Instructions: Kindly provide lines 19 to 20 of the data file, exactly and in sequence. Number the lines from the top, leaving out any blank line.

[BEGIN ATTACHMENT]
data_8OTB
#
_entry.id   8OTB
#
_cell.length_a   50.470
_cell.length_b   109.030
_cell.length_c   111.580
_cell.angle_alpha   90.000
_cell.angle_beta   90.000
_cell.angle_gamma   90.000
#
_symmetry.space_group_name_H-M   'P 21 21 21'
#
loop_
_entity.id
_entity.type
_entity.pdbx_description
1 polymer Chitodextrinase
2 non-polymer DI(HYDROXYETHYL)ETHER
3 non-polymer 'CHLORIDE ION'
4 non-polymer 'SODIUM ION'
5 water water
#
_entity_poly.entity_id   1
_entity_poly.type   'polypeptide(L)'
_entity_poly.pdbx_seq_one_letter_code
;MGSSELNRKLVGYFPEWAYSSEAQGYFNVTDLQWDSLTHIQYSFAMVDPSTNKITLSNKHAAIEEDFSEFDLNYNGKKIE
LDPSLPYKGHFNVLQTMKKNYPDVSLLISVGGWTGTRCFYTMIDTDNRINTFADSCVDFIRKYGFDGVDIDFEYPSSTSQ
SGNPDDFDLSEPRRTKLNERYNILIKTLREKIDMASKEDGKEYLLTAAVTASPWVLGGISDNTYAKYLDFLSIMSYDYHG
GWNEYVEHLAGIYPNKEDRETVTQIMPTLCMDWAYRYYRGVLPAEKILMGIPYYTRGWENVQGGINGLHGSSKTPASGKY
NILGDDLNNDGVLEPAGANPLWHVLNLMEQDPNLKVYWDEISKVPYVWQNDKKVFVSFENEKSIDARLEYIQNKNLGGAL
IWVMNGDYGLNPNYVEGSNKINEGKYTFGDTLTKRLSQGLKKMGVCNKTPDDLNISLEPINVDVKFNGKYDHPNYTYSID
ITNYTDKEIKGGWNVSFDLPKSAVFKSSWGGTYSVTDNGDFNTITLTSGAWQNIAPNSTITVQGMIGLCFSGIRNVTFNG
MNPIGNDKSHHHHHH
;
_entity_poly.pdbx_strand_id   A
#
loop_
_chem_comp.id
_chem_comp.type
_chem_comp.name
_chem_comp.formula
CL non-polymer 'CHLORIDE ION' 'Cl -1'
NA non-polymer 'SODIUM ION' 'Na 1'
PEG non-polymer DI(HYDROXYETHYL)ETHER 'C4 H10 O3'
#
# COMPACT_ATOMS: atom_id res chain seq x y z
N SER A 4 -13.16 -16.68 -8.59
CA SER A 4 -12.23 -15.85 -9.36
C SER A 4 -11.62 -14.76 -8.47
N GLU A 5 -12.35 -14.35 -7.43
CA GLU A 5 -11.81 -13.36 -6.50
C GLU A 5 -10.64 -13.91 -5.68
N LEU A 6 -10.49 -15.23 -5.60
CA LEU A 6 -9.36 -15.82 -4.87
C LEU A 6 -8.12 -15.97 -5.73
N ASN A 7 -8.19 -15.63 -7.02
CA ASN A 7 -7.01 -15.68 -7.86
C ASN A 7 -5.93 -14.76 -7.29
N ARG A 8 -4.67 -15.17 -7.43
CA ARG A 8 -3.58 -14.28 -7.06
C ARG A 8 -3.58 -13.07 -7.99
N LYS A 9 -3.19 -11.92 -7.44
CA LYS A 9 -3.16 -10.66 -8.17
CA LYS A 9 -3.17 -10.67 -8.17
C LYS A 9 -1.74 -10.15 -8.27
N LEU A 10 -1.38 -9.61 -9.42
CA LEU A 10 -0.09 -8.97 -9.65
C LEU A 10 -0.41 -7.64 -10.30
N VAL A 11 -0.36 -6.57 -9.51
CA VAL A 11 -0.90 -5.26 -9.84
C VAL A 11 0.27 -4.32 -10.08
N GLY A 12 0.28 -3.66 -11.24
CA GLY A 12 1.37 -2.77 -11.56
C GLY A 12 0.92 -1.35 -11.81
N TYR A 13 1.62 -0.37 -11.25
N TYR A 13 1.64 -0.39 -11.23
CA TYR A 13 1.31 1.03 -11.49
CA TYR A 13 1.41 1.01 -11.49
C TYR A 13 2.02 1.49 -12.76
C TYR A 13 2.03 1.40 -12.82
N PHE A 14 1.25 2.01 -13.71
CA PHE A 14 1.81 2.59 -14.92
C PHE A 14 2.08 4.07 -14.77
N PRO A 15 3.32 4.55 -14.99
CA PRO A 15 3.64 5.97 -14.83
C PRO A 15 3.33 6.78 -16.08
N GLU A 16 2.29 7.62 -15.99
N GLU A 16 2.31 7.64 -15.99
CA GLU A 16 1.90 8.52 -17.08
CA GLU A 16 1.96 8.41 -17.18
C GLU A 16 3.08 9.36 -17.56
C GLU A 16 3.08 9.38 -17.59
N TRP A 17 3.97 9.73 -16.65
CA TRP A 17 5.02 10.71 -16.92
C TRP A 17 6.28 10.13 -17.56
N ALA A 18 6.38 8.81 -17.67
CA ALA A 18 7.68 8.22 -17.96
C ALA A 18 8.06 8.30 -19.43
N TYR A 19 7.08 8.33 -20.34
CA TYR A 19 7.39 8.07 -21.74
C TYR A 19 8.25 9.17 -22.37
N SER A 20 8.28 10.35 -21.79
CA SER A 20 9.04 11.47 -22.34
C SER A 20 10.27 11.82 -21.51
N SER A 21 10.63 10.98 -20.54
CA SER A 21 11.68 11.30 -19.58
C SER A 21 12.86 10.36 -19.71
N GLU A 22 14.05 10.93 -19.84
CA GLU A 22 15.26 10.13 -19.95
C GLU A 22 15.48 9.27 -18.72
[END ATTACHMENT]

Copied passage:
2 non-polymer DI(HYDROXYETHYL)ETHER
3 non-polymer 'CHLORIDE ION'